Eating with Compassion
Every day we make choices on what we eat without considering the suffering that makes up our food. By adopting a vegetarian, or even better vegan, lifestyle we can reduce this suffering. Billions of animals are killed around the world every year so that people can eat their flesh. For example, over 9 billion chickens are killed annually in the US alone.
We can make an active choice to lessen our contribution to the killing (and therefore lessen the karma of killing accumulated by others).
Even though we are not directly doing the killing, we are still contributing to these deaths. According to the Lankavatara Sutra the Buddha said:
“It is not true, Mahamata, that meat is proper food and is permissable for the Sravaka when [the victim] was not killed by himself, when he did not order others to kill it, when it was not specially meant for him.”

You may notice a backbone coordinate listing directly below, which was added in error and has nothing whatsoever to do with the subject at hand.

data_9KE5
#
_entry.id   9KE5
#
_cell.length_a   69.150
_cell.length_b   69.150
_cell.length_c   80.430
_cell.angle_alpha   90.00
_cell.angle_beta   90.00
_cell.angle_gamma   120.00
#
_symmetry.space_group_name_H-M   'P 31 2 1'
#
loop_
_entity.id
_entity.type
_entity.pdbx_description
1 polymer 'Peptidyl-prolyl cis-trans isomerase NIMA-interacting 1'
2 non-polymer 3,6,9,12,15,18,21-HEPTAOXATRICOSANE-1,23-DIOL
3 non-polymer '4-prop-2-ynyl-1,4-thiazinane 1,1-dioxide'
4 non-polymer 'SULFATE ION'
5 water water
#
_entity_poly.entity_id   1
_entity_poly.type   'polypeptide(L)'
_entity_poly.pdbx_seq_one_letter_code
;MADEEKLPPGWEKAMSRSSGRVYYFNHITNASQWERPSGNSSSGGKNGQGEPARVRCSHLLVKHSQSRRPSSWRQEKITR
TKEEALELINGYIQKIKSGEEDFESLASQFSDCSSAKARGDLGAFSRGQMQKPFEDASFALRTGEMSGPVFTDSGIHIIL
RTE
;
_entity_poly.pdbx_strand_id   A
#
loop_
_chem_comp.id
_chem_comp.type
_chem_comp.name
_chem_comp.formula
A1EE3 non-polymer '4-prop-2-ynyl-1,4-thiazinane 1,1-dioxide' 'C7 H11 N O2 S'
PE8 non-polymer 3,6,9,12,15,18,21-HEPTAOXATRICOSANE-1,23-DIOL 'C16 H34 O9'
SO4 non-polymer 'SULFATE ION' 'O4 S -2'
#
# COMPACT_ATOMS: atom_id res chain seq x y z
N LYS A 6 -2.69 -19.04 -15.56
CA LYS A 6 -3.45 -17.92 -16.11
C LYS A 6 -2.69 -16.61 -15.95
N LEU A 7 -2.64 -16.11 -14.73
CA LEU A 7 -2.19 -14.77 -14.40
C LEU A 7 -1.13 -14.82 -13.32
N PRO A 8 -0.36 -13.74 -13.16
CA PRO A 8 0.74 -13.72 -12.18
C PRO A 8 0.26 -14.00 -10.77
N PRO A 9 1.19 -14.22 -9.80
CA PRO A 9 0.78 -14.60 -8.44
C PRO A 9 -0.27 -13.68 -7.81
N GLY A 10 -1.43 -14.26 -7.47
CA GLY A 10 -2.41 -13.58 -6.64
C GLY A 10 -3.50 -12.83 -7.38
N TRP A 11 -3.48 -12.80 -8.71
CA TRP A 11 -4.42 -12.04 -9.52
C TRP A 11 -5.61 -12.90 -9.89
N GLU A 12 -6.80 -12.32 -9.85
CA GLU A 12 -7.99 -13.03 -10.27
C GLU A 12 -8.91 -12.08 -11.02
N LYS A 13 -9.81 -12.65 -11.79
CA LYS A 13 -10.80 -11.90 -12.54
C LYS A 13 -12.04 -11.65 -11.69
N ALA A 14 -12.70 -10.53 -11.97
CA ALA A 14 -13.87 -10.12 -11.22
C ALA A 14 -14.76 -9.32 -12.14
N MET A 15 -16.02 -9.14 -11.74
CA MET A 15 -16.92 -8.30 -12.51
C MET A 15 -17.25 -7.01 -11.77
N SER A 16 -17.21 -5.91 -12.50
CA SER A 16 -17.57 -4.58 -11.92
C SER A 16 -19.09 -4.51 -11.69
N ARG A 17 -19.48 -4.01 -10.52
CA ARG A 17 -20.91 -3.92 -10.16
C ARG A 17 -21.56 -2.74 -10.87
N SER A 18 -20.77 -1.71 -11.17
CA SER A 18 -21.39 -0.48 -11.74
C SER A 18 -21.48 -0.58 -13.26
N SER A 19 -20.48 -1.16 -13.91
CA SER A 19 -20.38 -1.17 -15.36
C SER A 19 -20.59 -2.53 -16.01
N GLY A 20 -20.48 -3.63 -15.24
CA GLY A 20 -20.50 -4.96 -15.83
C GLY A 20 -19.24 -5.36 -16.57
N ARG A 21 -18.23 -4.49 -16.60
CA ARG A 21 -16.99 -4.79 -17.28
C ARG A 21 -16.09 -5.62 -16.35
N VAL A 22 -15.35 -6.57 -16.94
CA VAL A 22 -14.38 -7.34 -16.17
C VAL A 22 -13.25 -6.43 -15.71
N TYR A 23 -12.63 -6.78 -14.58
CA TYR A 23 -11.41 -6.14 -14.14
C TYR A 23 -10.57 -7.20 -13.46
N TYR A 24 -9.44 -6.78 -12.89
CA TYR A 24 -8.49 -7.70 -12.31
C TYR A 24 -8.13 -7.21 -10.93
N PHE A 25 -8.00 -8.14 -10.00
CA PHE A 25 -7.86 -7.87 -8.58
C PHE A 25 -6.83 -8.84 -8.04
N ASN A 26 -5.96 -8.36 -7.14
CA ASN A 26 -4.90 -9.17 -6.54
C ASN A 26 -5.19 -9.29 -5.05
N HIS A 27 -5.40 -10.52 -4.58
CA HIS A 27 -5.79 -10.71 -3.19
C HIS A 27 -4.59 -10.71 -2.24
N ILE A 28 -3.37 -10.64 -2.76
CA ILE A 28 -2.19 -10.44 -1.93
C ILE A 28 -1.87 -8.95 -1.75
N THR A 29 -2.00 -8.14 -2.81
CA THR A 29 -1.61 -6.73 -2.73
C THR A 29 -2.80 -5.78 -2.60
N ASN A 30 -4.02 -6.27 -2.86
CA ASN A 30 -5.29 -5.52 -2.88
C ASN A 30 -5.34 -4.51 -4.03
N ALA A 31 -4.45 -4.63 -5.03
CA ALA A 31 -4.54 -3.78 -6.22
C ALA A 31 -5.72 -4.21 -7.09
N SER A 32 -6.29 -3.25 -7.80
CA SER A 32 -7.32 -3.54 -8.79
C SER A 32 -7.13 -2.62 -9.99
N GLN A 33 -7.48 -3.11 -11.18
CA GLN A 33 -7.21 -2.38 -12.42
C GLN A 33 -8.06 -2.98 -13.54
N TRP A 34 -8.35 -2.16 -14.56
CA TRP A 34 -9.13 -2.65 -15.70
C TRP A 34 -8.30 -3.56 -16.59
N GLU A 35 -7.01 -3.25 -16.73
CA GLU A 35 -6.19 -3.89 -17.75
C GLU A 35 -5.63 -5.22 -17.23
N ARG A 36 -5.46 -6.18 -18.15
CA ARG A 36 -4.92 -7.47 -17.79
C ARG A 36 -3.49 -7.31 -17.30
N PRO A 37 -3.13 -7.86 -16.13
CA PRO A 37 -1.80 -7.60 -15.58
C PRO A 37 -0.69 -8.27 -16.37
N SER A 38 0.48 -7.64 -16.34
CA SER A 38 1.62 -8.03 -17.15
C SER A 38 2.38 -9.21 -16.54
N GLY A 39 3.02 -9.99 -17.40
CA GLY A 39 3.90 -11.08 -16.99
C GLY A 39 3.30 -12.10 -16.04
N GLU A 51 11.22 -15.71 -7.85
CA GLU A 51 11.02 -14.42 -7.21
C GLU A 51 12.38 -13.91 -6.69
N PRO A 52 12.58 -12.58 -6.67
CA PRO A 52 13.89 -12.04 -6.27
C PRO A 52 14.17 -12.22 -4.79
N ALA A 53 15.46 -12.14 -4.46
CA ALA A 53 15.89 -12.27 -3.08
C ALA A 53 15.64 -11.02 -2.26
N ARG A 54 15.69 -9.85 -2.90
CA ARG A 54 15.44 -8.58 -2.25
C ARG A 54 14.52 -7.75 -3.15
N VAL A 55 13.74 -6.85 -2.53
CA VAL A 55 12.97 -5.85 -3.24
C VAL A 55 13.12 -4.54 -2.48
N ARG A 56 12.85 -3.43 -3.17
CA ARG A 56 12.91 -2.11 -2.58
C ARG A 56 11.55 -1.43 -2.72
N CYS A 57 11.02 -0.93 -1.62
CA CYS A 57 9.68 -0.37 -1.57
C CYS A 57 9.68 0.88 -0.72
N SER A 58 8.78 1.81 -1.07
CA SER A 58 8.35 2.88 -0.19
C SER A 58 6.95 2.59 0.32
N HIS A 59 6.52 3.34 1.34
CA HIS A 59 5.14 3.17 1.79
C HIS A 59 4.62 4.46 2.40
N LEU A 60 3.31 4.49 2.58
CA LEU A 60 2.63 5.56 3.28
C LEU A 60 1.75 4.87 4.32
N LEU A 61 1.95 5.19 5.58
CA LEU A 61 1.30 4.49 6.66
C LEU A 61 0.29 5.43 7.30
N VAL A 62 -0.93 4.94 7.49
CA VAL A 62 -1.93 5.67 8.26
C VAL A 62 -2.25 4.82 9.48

The Buddha gave thousands of teachings and some teachings were given in different ways to different audiences, depending on their disposition. The Lankavatara Sutra devotes an entire chapter (Chapter 8) to the avoidance of eating meat. This sutra, and others like it, is a Mahayana teaching directed to those disciples who have affirmed a wish to develop great compassion and bring all beings to enlightenment.
“For innumerable reasons, Mahamati, the Bodhisattva, whose nature is compassion, is not to eat any meat…Thus, Mahamati, wherever there is the evolution of living beings, let people cherish the thought of kinship with them, and, thinking that all beings are [to be loved as if they were] an only child, let them refrain from eating meat. So with Bodhisattvas whose nature is compassion, [the eating of] meat is to be avoided by him. Even in exceptional cases, it is not [compassionate] of a Bodhisattva of good standing to eat meat.”
Live chickens on motorbike
For more information about the benefits of vegetarianism and how to do it, visit the following website.
Buddhism and Eating Meat
For more further discussion about Buddhism and eating meat, read the article by Geshe Soepa.